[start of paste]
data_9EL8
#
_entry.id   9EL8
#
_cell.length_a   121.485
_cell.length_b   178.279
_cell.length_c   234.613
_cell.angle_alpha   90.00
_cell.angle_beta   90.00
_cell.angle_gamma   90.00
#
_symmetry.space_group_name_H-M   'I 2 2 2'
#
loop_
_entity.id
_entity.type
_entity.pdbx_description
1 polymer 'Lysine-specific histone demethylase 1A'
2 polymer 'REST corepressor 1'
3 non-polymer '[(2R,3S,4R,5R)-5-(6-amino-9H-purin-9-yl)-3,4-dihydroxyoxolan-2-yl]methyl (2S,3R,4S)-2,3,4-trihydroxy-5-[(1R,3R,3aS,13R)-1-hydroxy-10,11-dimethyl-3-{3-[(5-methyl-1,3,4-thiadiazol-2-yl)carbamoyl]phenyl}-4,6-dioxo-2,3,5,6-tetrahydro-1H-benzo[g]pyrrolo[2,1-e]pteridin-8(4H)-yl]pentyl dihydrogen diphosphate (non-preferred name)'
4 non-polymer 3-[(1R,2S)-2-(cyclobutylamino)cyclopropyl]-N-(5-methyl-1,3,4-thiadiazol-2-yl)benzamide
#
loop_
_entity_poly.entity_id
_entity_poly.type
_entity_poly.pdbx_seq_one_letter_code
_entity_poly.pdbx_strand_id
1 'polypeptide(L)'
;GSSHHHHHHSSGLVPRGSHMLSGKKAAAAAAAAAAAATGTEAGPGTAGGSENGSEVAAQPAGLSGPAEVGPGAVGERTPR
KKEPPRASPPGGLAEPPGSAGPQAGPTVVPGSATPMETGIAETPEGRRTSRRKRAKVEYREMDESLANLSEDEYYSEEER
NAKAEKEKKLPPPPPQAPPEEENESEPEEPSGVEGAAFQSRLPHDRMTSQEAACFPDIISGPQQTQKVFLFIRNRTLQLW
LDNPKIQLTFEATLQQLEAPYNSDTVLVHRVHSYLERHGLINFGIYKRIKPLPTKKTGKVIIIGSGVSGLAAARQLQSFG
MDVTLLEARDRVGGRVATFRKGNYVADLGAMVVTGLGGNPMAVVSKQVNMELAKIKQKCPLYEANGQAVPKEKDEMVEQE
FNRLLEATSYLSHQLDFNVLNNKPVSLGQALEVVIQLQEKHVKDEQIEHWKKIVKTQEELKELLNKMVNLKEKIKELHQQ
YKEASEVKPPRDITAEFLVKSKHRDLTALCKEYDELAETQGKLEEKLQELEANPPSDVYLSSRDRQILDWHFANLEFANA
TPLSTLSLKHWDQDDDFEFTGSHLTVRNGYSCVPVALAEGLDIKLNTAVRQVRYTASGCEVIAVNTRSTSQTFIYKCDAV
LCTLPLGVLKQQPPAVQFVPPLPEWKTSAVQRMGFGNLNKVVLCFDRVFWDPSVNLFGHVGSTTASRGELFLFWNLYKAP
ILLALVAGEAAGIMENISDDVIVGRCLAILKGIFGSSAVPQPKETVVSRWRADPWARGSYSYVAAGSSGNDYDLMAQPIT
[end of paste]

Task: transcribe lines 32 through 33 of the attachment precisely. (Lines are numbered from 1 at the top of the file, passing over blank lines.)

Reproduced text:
LDNPKIQLTFEATLQQLEAPYNSDTVLVHRVHSYLERHGLINFGIYKRIKPLPTKKTGKVIIIGSGVSGLAAARQLQSFG
MDVTLLEARDRVGGRVATFRKGNYVADLGAMVVTGLGGNPMAVVSKQVNMELAKIKQKCPLYEANGQAVPKEKDEMVEQE